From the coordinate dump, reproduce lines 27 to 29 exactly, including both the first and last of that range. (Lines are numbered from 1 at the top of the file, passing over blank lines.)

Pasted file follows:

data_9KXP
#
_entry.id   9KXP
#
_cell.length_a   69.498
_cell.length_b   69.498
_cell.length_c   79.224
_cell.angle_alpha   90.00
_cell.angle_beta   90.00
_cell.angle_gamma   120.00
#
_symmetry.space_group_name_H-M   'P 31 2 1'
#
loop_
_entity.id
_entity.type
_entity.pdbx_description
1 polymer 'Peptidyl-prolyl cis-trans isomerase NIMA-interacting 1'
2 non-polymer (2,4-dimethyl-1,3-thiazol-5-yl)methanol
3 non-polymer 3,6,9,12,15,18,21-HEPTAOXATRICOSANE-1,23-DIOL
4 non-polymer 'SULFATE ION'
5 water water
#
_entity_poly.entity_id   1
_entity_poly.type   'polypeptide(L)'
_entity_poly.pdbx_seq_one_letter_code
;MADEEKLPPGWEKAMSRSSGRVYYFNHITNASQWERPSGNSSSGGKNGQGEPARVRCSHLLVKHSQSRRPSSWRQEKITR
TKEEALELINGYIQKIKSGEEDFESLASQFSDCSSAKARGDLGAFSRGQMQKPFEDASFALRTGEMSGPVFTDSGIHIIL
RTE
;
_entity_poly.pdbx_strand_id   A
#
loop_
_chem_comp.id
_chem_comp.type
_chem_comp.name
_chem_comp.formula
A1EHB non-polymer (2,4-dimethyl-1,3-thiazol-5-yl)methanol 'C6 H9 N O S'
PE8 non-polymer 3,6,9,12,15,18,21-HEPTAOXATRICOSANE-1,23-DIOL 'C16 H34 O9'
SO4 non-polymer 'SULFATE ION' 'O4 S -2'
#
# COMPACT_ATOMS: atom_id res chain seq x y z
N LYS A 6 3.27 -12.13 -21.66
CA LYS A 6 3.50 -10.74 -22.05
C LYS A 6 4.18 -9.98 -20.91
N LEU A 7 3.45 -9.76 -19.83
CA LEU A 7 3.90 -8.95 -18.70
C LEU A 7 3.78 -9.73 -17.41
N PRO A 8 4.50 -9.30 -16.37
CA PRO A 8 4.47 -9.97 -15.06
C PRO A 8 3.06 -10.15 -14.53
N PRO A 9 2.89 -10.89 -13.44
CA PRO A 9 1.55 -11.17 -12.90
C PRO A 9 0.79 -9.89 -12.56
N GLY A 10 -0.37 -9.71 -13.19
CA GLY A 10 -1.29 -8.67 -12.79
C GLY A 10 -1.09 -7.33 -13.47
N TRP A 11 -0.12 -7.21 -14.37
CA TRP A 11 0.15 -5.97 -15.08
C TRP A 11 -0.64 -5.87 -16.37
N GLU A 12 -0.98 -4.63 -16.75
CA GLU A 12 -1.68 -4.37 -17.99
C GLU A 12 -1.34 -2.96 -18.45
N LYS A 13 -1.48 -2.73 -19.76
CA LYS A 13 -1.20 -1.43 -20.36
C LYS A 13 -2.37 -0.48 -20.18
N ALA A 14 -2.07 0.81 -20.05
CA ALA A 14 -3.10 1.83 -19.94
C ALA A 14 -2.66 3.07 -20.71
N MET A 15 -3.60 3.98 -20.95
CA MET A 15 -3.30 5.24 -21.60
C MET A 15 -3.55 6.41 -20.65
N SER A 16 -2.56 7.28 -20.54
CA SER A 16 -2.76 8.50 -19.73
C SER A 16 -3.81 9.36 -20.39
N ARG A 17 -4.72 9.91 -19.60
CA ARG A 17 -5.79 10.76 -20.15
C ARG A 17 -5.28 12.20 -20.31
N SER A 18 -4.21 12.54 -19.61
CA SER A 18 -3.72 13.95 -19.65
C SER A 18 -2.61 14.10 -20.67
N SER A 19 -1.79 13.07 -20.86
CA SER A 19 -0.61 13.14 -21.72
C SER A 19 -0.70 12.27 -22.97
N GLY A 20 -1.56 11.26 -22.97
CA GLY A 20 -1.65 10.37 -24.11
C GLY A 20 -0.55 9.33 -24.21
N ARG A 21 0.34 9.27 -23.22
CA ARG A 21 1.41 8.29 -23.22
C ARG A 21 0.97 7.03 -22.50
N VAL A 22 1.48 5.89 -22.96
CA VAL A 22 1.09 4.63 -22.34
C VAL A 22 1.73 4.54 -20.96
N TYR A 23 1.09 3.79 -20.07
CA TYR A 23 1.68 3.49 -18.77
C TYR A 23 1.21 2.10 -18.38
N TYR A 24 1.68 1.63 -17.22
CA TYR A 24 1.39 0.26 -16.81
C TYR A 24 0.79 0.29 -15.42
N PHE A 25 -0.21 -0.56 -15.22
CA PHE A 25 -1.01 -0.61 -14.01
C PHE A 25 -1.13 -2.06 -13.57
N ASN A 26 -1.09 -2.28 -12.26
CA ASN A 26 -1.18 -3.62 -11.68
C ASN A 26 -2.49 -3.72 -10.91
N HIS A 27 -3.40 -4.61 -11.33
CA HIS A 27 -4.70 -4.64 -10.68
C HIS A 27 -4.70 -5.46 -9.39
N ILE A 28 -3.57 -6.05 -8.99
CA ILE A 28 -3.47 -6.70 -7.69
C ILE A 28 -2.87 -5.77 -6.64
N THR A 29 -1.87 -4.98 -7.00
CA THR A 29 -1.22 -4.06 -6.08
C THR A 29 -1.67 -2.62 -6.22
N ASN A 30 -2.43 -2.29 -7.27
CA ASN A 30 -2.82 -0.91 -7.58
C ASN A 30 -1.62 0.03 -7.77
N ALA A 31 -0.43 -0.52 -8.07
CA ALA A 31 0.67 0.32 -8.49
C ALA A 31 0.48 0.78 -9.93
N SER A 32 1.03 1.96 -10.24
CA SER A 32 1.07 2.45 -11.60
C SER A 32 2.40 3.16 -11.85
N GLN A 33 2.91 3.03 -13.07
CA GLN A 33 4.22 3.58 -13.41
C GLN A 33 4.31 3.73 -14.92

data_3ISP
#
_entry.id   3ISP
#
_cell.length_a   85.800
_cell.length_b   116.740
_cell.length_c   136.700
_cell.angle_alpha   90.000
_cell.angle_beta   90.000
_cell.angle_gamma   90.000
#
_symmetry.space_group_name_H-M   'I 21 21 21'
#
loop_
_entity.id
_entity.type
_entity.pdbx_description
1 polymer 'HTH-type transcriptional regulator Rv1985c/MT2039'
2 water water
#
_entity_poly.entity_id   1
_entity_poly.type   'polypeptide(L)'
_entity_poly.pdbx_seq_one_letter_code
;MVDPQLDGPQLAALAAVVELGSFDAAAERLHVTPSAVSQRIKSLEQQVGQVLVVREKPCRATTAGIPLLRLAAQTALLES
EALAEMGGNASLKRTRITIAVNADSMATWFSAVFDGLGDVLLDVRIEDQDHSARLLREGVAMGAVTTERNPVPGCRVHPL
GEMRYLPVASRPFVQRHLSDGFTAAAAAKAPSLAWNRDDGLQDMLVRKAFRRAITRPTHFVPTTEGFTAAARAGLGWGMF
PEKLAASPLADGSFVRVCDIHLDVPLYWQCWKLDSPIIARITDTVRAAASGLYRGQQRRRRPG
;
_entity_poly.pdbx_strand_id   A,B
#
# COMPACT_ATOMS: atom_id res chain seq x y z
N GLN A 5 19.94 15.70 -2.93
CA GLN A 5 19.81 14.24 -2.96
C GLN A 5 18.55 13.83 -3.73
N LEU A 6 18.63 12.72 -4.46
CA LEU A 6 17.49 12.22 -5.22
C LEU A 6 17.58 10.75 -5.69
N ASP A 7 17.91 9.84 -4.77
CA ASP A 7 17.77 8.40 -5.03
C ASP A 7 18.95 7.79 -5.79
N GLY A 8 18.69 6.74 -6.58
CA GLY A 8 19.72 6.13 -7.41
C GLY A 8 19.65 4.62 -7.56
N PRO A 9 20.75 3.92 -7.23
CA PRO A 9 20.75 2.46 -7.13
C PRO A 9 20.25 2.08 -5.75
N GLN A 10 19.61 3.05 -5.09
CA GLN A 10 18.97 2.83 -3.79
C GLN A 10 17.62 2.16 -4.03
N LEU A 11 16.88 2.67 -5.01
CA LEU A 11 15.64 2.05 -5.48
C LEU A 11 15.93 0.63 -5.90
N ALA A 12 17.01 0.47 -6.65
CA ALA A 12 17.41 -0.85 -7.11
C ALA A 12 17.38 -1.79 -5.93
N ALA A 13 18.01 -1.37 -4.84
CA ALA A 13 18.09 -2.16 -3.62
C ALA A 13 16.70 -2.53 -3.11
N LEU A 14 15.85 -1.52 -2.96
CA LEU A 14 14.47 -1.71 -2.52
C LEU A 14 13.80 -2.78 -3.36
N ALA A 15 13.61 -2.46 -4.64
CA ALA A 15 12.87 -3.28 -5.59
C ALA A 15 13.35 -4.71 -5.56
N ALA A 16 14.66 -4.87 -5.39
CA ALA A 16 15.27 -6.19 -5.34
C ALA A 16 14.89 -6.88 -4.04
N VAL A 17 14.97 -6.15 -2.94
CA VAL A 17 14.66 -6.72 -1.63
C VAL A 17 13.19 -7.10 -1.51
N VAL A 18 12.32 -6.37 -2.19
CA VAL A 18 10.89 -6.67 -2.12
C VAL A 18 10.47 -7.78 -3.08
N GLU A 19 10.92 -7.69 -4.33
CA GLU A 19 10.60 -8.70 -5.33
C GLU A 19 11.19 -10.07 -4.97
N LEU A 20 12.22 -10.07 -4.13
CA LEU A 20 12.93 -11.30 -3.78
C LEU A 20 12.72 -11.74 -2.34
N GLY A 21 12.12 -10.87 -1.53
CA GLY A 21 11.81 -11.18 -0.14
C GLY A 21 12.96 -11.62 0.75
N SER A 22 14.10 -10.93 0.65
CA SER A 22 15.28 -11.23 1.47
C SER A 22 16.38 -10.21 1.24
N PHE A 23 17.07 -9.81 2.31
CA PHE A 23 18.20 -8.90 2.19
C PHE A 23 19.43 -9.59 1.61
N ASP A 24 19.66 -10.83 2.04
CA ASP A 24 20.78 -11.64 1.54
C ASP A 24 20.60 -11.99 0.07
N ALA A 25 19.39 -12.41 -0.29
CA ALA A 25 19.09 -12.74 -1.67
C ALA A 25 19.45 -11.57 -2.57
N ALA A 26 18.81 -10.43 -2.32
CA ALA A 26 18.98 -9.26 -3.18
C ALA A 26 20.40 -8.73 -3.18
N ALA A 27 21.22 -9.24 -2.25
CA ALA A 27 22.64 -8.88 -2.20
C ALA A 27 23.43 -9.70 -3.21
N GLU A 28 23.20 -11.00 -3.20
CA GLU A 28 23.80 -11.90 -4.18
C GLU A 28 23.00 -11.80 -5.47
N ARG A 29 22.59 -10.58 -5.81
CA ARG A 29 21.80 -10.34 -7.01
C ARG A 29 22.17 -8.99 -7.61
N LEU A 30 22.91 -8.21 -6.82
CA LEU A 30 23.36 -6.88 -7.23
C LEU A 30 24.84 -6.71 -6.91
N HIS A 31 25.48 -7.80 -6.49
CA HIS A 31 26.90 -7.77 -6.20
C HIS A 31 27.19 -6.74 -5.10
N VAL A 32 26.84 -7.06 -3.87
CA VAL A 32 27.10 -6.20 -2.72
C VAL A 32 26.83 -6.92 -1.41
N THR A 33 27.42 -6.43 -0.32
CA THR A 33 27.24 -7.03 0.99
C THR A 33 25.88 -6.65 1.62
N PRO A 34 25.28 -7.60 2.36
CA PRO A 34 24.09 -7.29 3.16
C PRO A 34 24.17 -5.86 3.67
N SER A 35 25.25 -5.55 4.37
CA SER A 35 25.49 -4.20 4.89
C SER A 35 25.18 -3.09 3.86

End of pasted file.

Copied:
;MADEEKLPPGWEKAMSRSSGRVYYFNHITNASQWERPSGNSSSGGKNGQGEPARVRCSHLLVKHSQSRRPSSWRQEKITR
TKEEALELINGYIQKIKSGEEDFESLASQFSDCSSAKARGDLGAFSRGQMQKPFEDASFALRTGEMSGPVFTDSGIHIIL
RTE